(Bloomberg Markets) — It started with bonds. Now even collateralized debt obligations (CDOs) come in green. From the humble bank loan to a complex swap, there is virtually no corner of finance for which an ESG product hasn’t been created. Experts say investors should tread cautiously.
In less than a decade, ESG—a style of lending and investing that gives the same weight to environmental, social, and governance issues as to traditional metrics such as leverage and cash flows—has moved out of the wings and onto center stage. Wall Street has unleashed engineers and experts on structuring and marketing securities to offer a whole load of new financial products.
HSBC Holdings and JPMorgan Chase have priced ESG cross-currency swaps, Goldman Sachs is experimenting with so-called green equities, and Deutsche Bank has created several green repurchase agreements. Barclays has offered green structured products to retail investors, Axa priced an ESG collateralized loan obligation, and Standard Chartered crafted an ESG capital-relief trade. There are green mortgage-backed securities and ESG labels on asset-backed commercial paper, synthetic CDOs, credit default swaps, and money market funds. Some bonds are even being labeled “blue” to show they support water-related causes such as ocean preservation or sustainable fishing.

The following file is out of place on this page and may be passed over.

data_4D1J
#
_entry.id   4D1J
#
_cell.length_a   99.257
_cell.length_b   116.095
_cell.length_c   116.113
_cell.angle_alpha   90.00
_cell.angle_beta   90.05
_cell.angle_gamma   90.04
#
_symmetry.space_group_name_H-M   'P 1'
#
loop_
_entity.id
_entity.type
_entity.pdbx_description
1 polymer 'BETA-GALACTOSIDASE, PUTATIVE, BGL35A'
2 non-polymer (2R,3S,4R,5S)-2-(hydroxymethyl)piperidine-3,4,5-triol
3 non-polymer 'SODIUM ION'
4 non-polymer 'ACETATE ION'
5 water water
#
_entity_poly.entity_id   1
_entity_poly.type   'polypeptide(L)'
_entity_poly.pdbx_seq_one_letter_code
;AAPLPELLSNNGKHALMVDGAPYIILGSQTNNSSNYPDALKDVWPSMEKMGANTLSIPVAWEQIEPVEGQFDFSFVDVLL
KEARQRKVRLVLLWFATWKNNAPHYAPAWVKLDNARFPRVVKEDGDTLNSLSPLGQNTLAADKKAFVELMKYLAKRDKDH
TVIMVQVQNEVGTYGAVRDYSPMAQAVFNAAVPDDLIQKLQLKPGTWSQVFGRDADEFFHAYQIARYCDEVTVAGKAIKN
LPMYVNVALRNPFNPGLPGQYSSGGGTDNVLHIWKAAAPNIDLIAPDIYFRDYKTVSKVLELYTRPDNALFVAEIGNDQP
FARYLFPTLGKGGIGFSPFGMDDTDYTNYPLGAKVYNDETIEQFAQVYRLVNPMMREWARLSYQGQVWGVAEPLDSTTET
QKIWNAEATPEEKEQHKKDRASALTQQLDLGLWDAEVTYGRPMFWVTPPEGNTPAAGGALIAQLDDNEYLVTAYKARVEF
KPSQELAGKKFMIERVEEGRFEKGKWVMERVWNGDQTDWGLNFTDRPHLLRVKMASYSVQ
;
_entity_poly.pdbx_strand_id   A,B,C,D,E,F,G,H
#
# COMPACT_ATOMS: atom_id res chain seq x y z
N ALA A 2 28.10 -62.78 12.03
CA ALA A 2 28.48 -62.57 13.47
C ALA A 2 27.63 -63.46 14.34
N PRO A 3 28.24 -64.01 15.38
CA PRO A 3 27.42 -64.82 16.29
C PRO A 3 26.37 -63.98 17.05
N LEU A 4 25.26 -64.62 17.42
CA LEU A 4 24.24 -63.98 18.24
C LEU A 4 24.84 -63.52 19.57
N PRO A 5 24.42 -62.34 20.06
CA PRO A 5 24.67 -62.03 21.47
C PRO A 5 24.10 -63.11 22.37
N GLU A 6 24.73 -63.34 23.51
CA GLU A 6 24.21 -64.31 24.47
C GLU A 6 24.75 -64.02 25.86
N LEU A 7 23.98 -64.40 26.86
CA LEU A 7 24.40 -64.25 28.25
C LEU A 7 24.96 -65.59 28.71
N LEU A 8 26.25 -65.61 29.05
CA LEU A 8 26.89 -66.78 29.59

The phenomenon has all the hallmarks of a Wall Street mania. But in this case the new products are supposed to go beyond enriching investors—and actually change the world for the better. Over the next three decades it will cost about $100 trillion to meet net-zero emissions goals, not to mention the funds needed to address other environmental and social problems. Can green finance make a real difference, or is it just misleading marketing hype, otherwise known as greenwashing?